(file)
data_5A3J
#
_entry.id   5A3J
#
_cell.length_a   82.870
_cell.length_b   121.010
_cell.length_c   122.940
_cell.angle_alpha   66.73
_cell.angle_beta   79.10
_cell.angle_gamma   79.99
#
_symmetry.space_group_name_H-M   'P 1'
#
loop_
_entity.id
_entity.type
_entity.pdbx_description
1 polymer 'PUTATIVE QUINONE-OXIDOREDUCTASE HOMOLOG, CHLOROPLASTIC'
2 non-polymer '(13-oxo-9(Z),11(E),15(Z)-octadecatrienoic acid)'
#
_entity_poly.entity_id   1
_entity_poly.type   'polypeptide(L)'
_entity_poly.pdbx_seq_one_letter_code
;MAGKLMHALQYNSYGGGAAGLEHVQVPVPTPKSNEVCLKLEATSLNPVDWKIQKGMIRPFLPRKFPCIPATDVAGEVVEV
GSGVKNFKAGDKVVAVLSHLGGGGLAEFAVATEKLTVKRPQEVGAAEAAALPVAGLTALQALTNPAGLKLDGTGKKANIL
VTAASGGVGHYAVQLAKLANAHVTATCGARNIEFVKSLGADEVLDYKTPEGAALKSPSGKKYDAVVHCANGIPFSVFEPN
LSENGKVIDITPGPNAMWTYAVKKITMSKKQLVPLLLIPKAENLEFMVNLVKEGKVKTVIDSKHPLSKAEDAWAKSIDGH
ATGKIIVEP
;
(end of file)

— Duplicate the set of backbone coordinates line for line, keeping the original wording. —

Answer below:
data_5A3J
#
_entry.id   5A3J
#
_cell.length_a   82.870
_cell.length_b   121.010
_cell.length_c   122.940
_cell.angle_alpha   66.73
_cell.angle_beta   79.10
_cell.angle_gamma   79.99
#
_symmetry.space_group_name_H-M   'P 1'
#
loop_
_entity.id
_entity.type
_entity.pdbx_description
1 polymer 'PUTATIVE QUINONE-OXIDOREDUCTASE HOMOLOG, CHLOROPLASTIC'
2 non-polymer '(13-oxo-9(Z),11(E),15(Z)-octadecatrienoic acid)'
#
_entity_poly.entity_id   1
_entity_poly.type   'polypeptide(L)'
_entity_poly.pdbx_seq_one_letter_code
;MAGKLMHALQYNSYGGGAAGLEHVQVPVPTPKSNEVCLKLEATSLNPVDWKIQKGMIRPFLPRKFPCIPATDVAGEVVEV
GSGVKNFKAGDKVVAVLSHLGGGGLAEFAVATEKLTVKRPQEVGAAEAAALPVAGLTALQALTNPAGLKLDGTGKKANIL
VTAASGGVGHYAVQLAKLANAHVTATCGARNIEFVKSLGADEVLDYKTPEGAALKSPSGKKYDAVVHCANGIPFSVFEPN
LSENGKVIDITPGPNAMWTYAVKKITMSKKQLVPLLLIPKAENLEFMVNLVKEGKVKTVIDSKHPLSKAEDAWAKSIDGH
ATGKIIVEP
;